This is the sixth and final week of the Dare to DIY blog party hosted by the NewlyWoodwards. It’s been a lot of fun so I’m a little sad to see it go…
This week is “Dare to have traditions”: Everyone has traditions for the Holidays. Tell us all about your favorites or start a new tradition to share.
One of my favorite things about this time of year is the traditions. I love knowing that I’ll get to see a bunch of my family in a span of a couple of days, make and eat lots of goodies, and enjoy the moments without worrying about what needs to be done at home or work. (That last one may be a large factor in why I’m enjoying the season so much this year.)
Traditionally Christmas Eve is spent with my dad’s side of the family and Christmas Day is spent with my mom’s.
The Christmas Eve festivities have evolved over the years as the number of cousins increased and grandparents passed on. We used to have the festivities at my dad’s parents’ house. I don’t remember a lot of the details… adults drew names for gift giving and a lot of “Dead Fish” was played. (With 10-15 young kids running around, “Dead Fish” was the sanity saver. Someone would yell “1-2-3 DEAD FISH” and all the kids would flop to the ground. The first to move/talk lost. It was very competitive, even with no actual prizes.)
These days my parents host Christmas Eve. All of my relatives on my dad’s side are invited with an open invitation to anyone else (other family members, friends) that might want to (or are brave enough) stop on by.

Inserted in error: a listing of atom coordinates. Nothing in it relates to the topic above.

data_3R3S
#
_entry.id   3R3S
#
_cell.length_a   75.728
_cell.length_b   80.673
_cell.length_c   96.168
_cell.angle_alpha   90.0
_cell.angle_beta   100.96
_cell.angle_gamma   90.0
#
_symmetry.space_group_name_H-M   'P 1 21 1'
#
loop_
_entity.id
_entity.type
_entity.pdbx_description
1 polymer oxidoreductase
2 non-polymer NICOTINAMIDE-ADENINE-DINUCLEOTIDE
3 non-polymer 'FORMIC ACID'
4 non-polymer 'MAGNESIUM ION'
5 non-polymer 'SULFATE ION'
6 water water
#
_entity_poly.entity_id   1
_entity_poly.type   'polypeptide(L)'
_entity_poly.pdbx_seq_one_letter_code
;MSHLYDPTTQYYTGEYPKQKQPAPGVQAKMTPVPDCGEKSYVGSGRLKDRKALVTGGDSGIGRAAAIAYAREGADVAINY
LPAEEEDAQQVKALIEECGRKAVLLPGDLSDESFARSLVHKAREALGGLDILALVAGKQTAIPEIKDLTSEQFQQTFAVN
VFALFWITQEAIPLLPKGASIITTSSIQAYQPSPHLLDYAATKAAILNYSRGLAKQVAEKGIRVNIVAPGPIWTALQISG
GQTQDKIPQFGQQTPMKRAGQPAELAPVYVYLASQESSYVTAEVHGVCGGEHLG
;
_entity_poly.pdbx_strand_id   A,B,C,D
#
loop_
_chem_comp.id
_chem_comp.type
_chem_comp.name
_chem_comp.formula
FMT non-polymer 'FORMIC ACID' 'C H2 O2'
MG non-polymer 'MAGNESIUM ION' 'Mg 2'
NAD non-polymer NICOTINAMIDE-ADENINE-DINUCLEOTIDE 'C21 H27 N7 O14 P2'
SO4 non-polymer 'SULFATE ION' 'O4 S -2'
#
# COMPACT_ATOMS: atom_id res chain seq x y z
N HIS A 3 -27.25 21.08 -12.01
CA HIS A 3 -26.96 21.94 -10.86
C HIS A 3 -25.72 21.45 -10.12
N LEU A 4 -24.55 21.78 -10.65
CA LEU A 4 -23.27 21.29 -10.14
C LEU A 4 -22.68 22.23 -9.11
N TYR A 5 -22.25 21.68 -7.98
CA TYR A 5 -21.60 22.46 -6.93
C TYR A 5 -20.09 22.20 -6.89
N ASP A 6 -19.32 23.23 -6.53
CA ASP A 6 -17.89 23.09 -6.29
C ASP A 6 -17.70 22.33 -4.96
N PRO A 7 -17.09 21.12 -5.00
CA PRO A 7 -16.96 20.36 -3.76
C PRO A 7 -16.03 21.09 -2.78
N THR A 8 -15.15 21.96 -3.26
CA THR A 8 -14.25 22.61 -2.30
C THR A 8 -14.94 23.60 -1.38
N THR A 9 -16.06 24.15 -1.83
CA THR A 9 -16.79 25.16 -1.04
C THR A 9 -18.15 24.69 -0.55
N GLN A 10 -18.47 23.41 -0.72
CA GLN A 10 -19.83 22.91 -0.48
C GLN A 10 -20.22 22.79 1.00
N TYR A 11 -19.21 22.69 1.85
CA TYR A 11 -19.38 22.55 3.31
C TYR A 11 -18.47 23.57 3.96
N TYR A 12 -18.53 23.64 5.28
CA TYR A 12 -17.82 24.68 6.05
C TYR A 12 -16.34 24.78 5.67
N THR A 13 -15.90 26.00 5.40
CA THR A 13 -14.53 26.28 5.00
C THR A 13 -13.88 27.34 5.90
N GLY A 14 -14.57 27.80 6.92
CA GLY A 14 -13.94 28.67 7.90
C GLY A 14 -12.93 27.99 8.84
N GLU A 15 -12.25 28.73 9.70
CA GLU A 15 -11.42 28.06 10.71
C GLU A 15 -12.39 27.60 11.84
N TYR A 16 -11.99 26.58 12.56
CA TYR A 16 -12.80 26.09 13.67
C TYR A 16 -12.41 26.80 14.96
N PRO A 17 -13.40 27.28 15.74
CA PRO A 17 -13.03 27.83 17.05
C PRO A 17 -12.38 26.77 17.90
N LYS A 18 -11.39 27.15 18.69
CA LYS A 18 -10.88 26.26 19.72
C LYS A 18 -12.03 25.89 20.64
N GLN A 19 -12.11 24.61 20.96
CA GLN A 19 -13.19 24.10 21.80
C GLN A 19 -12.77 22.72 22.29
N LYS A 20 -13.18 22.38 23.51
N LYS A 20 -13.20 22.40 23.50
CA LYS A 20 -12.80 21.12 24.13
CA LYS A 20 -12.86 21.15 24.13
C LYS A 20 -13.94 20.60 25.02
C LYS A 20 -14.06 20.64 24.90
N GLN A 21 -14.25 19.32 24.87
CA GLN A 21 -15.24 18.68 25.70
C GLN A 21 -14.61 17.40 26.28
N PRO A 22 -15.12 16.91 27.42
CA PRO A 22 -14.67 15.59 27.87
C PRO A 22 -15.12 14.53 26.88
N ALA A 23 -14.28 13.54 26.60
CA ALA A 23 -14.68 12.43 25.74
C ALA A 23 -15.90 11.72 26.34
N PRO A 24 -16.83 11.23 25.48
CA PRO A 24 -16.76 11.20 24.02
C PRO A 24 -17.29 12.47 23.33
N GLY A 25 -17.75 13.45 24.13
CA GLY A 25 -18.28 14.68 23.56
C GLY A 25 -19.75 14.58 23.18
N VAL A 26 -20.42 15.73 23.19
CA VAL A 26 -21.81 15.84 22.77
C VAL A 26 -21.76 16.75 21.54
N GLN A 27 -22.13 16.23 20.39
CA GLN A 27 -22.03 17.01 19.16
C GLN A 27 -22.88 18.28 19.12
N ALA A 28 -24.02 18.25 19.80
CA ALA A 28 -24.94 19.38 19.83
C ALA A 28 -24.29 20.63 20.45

There’s no gift exchange… just a time to spend together. My mom usually makes clam chowder and chili and other people bring cookies, desserts, appetizers, etc. After a little while it’s too loud to even hear yourself think, much less carry on a conversation. That’s part of the fun, though. (I have 20+ first cousins on my dad’s side, ranging in age from 10 to 30ish.) Last year my Aunt Charlene brought guitars and music… we sat in the living room and “sang” Christmas carols.
Christmas Day is a little less crazy… at least in the number of people. We head up to my grandmothers, exchange personal/family gifts, have an early dinner, and then do the “Tree Gifts.” You might know the game as “White Elephant” or “Yankee Exchange.” It is one of the highlights of the day and often times get quite competitive. I don’t know when the Tree Gift tradition started–we’ve been doing it for as long as I can remember.
Growing up my sister and I felt special because we got to decorate TWO Christmas trees: our own and our grandparents’ on my mom’s side. (Their house is just up the driveway from my parents’ and my grandmother still lives there.) Eventually we got tired of decorating two… we couldn’t just decorate for fun anymore. Grammy got too specific of where she wanted the ornaments and how full she wanted the tree. And she has a LOT of ornaments: big balls, crystal bells and swans, glass icicles… and everything needed to go on.The icicles were the worst. She would tell us, “Squint your eyes!! Look for the holes!” after we declared the tree complete. We would moan and groan, putting icicles wherever we could find an empty branch. Then we would tease our cousins when it was their turn to decorate Grammy’s tree.
Now my mom decorates Grammy’s tree for her… poinsettias and icicles are the norm.
The icicles are a bit of a running joke with us granddaughters now, something we can reminisce about and laugh. But we all love our Grammy and if she really wanted us to put all of the icicles on her tree again, we would. And the crystal bells and swans, too. We all got icicles for Christmas last year from my mom. I put them on my own tree this year… and I squinted to see the holes.